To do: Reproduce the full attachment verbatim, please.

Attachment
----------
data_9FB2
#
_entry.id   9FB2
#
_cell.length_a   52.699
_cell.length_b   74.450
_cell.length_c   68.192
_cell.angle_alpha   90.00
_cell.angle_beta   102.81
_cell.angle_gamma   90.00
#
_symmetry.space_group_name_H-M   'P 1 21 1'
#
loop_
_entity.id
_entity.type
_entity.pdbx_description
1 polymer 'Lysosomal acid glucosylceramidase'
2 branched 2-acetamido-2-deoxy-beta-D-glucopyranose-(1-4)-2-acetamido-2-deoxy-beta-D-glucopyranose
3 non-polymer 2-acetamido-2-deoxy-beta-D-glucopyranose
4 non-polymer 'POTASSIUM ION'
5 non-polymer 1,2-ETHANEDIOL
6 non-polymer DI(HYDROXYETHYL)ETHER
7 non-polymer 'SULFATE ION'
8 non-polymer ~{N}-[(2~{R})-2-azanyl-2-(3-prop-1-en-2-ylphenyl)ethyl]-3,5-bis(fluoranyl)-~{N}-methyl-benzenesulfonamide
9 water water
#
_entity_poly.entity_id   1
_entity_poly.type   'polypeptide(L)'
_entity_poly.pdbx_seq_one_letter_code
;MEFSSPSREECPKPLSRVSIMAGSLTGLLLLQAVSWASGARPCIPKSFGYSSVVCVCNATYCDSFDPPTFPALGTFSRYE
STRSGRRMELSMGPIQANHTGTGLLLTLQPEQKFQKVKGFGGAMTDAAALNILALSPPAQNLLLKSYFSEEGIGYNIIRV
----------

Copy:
data_9FB2
#
_entry.id   9FB2
#
_cell.length_a   52.699
_cell.length_b   74.450
_cell.length_c   68.192
_cell.angle_alpha   90.00
_cell.angle_beta   102.81
_cell.angle_gamma   90.00
#
_symmetry.space_group_name_H-M   'P 1 21 1'
#
loop_
_entity.id
_entity.type
_entity.pdbx_description
1 polymer 'Lysosomal acid glucosylceramidase'
2 branched 2-acetamido-2-deoxy-beta-D-glucopyranose-(1-4)-2-acetamido-2-deoxy-beta-D-glucopyranose
3 non-polymer 2-acetamido-2-deoxy-beta-D-glucopyranose
4 non-polymer 'POTASSIUM ION'
5 non-polymer 1,2-ETHANEDIOL
6 non-polymer DI(HYDROXYETHYL)ETHER
7 non-polymer 'SULFATE ION'
8 non-polymer ~{N}-[(2~{R})-2-azanyl-2-(3-prop-1-en-2-ylphenyl)ethyl]-3,5-bis(fluoranyl)-~{N}-methyl-benzenesulfonamide
9 water water
#
_entity_poly.entity_id   1
_entity_poly.type   'polypeptide(L)'
_entity_poly.pdbx_seq_one_letter_code
;MEFSSPSREECPKPLSRVSIMAGSLTGLLLLQAVSWASGARPCIPKSFGYSSVVCVCNATYCDSFDPPTFPALGTFSRYE
STRSGRRMELSMGPIQANHTGTGLLLTLQPEQKFQKVKGFGGAMTDAAALNILALSPPAQNLLLKSYFSEEGIGYNIIRV